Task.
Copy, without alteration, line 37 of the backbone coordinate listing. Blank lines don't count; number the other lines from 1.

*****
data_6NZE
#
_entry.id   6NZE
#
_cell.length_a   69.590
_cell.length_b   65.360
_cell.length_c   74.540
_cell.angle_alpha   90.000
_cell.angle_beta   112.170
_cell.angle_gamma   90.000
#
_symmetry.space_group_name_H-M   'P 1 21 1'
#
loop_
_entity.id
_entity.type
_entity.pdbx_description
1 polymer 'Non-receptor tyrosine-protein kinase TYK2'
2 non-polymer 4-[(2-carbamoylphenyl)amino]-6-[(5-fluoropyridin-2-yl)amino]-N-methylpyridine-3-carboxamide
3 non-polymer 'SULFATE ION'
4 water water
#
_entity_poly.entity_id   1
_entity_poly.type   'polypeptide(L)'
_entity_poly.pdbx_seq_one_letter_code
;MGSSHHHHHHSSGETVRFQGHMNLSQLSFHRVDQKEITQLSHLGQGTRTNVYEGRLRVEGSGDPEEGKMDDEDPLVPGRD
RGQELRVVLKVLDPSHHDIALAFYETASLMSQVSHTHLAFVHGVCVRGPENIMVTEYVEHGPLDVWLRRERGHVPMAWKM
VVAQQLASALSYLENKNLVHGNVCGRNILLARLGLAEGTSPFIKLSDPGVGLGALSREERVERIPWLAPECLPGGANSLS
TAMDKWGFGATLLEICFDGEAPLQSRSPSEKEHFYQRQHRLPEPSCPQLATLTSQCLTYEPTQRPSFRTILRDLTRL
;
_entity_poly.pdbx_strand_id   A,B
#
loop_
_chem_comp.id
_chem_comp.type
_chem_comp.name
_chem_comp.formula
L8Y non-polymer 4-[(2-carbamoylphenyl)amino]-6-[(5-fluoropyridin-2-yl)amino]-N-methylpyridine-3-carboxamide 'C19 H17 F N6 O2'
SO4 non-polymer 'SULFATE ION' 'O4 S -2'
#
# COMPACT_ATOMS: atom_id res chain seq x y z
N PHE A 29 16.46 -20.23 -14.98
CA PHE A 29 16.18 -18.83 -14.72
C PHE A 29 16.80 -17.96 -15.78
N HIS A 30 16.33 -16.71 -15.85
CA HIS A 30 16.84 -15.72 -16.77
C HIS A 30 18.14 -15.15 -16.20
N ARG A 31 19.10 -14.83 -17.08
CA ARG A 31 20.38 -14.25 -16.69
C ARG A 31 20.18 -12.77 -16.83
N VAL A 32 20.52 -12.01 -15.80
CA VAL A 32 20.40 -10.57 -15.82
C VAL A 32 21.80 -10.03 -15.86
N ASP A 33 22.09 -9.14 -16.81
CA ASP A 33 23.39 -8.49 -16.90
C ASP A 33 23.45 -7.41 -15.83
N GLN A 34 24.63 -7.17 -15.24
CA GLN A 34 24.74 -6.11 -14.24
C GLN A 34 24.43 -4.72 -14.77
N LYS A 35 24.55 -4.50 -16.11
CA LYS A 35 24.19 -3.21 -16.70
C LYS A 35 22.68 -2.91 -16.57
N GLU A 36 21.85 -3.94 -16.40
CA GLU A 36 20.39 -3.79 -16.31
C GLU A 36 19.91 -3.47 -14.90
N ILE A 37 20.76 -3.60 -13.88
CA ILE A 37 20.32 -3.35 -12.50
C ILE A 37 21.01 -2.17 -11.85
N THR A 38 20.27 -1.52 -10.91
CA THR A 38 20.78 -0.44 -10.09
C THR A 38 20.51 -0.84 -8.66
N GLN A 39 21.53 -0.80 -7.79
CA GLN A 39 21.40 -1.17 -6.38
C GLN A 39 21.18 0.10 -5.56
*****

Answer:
_chem_comp.formula